Fr. Maurice McMahon

Fr. Maurice McMahon

January 25, 2016

ST. ALBERT - Oblate Father Maurice McMahon, a beloved missionary to Aboriginal people across Alberta, was a well-known preacher and a pioneer in the development of the Star of the North Retreat House in St. Albert.

As well as recruiting retreatants for events at Star of the North, McMahon preached on a variety of topics, including spirituality and marriage.

"He was good at preaching retreats. He would use stories with a bit of humour to illustrate what he what he was talking about," recalled his friend of 40 years, Oblate Father Joseph Goutier. "I'll remember him as a happy-go-lucky fellow, good with jokes and with stories."

McMahon died at Youville Home Dec. 23. He was 93.

He was born Nov. 25, 1922 in the village of Cereal, east of Drumheller. At one point the family moved north to St. Paul where his father worked.

Wanting to be a missionary, McMahon joined the Oblates of Mary Immaculate at age 20 and made his first vows in 1943. He made his perpetual vows in Lebret, Sask., three years later.

McMahon was ordained June 22, 1949 in St. Paul and the following year he began teaching at Collège St. Jean in Edmonton. From 1953 to 1955 he served as administrator of the Star of the North.

For the next 32 years McMahon ministered to First Nations at Siksika Reserve in Cluny, Alta., Sacred Heart Parish in Saddle Lake and Our Lady of Seven Sorrows Parish in Maskwacis (formerly Hobbema).

"Father McMahon was much loved in many Cree-speaking communities, such as Hobbema, Saddle Lake, Goodfish Lake, and their neighbours Saint Brides and Brosseau, as well as during pilgrimages in Lac Ste. Anne, during which he spent long hours daily hearing Confessions and helping many hearts find peace," Goutier recalled in an eulogy.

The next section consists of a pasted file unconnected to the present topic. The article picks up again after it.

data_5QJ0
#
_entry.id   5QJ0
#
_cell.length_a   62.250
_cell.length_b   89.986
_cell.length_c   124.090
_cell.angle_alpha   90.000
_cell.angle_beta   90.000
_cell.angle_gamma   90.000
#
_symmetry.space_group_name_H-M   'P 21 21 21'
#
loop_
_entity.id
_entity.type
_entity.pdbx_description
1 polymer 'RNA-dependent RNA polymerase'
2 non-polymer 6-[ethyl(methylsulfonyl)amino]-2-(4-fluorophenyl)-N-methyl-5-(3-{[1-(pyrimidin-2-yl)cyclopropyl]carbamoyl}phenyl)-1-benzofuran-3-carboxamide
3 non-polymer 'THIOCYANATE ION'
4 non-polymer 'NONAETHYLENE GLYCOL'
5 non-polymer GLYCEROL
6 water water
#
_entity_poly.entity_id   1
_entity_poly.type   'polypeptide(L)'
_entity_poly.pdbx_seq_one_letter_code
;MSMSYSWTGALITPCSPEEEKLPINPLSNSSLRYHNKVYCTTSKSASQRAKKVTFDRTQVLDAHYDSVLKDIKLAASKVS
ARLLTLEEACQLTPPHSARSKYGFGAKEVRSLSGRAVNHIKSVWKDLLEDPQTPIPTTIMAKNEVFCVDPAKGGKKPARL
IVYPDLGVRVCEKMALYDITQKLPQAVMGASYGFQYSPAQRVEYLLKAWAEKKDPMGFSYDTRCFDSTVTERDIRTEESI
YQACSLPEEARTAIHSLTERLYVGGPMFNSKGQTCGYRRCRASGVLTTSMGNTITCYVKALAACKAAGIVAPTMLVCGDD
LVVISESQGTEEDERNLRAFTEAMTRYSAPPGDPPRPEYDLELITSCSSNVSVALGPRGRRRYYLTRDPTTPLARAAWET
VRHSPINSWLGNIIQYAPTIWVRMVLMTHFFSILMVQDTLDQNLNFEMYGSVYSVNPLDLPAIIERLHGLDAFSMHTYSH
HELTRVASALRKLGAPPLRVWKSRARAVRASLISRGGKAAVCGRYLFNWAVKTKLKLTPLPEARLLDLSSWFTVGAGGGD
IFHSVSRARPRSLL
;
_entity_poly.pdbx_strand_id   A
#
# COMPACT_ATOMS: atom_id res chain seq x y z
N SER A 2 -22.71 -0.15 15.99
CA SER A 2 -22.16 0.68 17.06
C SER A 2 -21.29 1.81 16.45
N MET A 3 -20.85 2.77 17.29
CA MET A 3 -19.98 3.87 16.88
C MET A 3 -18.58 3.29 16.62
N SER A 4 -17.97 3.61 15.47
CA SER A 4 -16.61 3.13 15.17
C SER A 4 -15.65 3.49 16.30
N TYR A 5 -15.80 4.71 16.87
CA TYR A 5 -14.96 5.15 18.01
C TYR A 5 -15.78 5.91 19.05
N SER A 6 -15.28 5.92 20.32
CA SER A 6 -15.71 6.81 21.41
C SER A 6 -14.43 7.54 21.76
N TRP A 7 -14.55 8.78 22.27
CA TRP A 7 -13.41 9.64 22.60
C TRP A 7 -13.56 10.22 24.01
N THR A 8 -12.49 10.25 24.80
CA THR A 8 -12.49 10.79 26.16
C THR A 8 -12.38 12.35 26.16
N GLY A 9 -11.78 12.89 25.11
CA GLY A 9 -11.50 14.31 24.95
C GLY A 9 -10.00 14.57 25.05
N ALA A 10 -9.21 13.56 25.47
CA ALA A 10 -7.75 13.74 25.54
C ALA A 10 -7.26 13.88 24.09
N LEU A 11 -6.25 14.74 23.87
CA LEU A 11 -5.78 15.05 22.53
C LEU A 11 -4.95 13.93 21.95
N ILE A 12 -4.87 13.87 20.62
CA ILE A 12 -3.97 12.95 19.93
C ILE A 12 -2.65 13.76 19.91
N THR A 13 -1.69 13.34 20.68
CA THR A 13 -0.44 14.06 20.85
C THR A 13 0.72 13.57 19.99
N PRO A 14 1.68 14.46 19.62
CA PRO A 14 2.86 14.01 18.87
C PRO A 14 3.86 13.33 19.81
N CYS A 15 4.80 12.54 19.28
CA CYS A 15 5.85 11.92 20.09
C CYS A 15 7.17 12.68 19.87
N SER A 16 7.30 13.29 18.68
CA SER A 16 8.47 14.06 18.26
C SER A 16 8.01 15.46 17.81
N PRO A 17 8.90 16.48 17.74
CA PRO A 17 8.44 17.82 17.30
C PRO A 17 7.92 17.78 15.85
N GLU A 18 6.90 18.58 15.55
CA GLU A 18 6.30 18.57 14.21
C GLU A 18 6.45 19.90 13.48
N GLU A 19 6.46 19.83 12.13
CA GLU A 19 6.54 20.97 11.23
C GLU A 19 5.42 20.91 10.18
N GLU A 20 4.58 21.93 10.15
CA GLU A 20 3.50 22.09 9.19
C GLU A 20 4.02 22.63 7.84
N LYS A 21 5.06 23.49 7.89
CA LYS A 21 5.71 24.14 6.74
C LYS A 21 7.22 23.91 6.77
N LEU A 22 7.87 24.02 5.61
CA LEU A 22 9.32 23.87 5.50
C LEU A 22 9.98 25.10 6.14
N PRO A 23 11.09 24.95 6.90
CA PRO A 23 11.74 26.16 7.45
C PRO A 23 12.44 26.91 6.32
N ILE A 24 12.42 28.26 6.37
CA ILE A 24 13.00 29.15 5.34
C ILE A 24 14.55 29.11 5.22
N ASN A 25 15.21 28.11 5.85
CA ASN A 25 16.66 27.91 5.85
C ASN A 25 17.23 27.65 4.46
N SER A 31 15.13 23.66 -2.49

"Father was part of many beautiful glorious times in a residential school, and 'yes,' there were many, although it is not now popular to speak openly of them."

McMahon served at Siksika Reserve, east of Calgary, for 23 years and was principal and senior teacher of the Crowfoot School there.

"In his days, many students who loved to speak in public won prizes in oratory, and those who did not excel in the English language were prize winners in shop and athletic skills," Goutier said. "At least one basketball team was tops in the provincial championship."


McMahon later impressed crowds on Cursillo weekends, during which he often spoke on the parable of the prodigal son who wasted his father's heritage buying choice wines.

"Father always found the right names of the wines the local boys drank, which certainly kept their attention and humour on a high," Goutier recalled.

His main purpose, however, was to proclaim the glory of God, he added.

In 1987, McMahon returned to the Star of the North as a preacher, doing that work until his retirement in 1992.

He lived in Placid Place in Edmonton for a decade before moving to Foyer Lacombe Retirement Home in St. Albert. McMahon spent his last days in nursing care at Youville Home. He was buried at the Oblate Cemetery in St. Albert.